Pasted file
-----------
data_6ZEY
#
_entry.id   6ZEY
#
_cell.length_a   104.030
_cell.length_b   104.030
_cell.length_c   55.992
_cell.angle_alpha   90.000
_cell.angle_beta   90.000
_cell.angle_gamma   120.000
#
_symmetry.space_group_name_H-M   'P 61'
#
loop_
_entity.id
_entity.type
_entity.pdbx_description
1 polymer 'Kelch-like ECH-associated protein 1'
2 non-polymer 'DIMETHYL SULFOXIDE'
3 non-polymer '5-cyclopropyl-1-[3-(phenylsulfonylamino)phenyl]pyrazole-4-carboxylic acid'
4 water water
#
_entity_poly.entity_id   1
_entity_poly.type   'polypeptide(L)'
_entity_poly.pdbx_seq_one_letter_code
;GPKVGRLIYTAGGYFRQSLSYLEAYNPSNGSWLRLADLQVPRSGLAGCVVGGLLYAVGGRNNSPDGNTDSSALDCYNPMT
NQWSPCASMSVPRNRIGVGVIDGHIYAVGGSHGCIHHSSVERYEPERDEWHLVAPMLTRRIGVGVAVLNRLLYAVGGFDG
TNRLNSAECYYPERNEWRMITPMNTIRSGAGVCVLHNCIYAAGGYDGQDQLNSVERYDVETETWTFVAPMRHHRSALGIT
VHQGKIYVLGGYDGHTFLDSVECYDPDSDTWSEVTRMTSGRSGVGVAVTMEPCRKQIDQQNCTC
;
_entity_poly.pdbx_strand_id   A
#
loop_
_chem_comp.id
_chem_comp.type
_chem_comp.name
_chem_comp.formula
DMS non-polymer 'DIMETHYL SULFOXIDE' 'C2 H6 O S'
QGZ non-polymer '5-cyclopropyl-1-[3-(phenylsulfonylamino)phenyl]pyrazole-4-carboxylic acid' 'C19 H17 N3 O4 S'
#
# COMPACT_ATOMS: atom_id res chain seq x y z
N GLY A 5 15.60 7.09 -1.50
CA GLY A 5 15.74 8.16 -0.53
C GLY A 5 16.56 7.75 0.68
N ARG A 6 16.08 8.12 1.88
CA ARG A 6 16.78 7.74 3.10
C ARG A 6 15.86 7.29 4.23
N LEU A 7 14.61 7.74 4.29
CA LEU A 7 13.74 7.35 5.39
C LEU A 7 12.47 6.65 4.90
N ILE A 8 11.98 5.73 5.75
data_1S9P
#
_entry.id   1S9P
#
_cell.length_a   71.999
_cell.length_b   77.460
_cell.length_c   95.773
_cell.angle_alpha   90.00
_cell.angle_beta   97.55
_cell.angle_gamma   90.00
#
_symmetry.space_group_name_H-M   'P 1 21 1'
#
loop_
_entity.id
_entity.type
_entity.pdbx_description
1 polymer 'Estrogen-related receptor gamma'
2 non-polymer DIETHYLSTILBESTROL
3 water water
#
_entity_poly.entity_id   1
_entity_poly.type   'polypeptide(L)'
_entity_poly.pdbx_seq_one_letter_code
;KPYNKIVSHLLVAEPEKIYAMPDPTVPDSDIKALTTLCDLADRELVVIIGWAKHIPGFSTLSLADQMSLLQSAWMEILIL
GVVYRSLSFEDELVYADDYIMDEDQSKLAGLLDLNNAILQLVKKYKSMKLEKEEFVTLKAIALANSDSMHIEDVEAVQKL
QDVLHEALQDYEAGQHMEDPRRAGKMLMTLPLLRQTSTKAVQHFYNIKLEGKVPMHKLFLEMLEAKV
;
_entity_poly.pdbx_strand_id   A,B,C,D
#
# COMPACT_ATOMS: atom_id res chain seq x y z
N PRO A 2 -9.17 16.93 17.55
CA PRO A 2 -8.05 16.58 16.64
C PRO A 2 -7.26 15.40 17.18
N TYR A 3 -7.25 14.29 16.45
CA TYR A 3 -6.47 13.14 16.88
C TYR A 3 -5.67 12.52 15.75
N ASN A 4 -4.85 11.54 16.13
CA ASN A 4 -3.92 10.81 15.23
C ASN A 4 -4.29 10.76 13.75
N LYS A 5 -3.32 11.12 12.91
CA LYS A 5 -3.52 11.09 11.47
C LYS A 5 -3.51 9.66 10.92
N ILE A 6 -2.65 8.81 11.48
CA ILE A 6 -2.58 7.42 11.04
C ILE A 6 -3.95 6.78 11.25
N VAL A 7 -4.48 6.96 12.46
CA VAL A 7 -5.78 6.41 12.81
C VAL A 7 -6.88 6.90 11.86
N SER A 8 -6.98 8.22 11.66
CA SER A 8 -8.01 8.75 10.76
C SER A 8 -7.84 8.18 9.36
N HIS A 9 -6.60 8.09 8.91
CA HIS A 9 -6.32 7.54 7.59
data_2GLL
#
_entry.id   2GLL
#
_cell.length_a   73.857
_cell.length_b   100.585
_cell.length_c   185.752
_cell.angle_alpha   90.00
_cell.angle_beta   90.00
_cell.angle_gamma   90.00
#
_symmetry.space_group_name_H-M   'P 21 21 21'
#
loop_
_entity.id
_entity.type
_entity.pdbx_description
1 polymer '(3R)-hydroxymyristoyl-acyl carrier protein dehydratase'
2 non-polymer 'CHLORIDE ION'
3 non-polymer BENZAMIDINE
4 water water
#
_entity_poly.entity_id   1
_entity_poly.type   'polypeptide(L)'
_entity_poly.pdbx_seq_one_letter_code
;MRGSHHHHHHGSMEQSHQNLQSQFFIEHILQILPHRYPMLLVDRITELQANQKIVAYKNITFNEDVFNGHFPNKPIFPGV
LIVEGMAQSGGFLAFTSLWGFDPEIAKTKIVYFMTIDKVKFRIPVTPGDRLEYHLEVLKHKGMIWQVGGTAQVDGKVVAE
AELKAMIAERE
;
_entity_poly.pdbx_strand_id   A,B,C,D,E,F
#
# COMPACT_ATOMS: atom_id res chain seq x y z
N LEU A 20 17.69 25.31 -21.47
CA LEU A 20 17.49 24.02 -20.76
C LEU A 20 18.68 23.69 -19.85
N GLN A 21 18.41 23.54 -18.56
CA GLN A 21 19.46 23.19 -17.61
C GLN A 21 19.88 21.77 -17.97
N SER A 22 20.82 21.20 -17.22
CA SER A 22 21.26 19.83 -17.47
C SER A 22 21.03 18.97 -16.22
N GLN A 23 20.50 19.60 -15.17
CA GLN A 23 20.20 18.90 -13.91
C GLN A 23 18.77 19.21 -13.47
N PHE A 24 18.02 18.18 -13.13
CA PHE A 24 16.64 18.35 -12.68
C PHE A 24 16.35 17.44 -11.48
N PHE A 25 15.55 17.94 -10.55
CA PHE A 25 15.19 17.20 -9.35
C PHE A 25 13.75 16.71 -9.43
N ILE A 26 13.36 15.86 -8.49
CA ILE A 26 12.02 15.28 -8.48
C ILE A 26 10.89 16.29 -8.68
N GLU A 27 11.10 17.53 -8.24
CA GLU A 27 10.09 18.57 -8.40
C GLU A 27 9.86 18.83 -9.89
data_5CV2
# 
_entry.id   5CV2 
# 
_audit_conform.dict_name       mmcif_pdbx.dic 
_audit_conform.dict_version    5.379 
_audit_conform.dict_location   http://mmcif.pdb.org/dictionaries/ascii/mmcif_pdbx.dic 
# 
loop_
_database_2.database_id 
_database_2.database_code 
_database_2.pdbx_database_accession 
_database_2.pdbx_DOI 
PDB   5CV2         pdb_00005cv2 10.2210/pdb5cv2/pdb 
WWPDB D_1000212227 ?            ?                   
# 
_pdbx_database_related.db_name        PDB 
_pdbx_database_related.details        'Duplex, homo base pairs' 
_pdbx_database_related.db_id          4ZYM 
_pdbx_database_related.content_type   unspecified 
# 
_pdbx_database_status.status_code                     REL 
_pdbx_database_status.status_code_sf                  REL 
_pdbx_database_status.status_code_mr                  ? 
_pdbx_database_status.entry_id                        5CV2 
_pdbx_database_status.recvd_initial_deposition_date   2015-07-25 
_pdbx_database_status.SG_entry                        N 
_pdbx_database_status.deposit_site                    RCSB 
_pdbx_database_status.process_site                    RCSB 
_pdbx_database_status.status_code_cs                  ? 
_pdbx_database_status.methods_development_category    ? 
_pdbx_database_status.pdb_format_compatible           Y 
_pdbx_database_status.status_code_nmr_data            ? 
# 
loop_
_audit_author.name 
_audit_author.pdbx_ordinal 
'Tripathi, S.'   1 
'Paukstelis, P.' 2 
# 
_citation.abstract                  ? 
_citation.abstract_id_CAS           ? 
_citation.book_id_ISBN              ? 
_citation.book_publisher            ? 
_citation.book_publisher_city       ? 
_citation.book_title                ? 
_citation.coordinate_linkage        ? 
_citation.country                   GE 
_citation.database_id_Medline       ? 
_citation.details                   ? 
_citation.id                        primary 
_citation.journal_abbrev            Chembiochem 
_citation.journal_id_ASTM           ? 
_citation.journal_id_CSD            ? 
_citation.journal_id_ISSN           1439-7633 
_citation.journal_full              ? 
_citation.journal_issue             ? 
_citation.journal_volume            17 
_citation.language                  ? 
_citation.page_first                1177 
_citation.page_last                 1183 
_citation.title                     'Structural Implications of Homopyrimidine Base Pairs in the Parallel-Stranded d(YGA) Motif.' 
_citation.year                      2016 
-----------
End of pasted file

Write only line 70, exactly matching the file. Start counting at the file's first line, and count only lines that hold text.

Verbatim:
2 non-polymer DIETHYLSTILBESTROL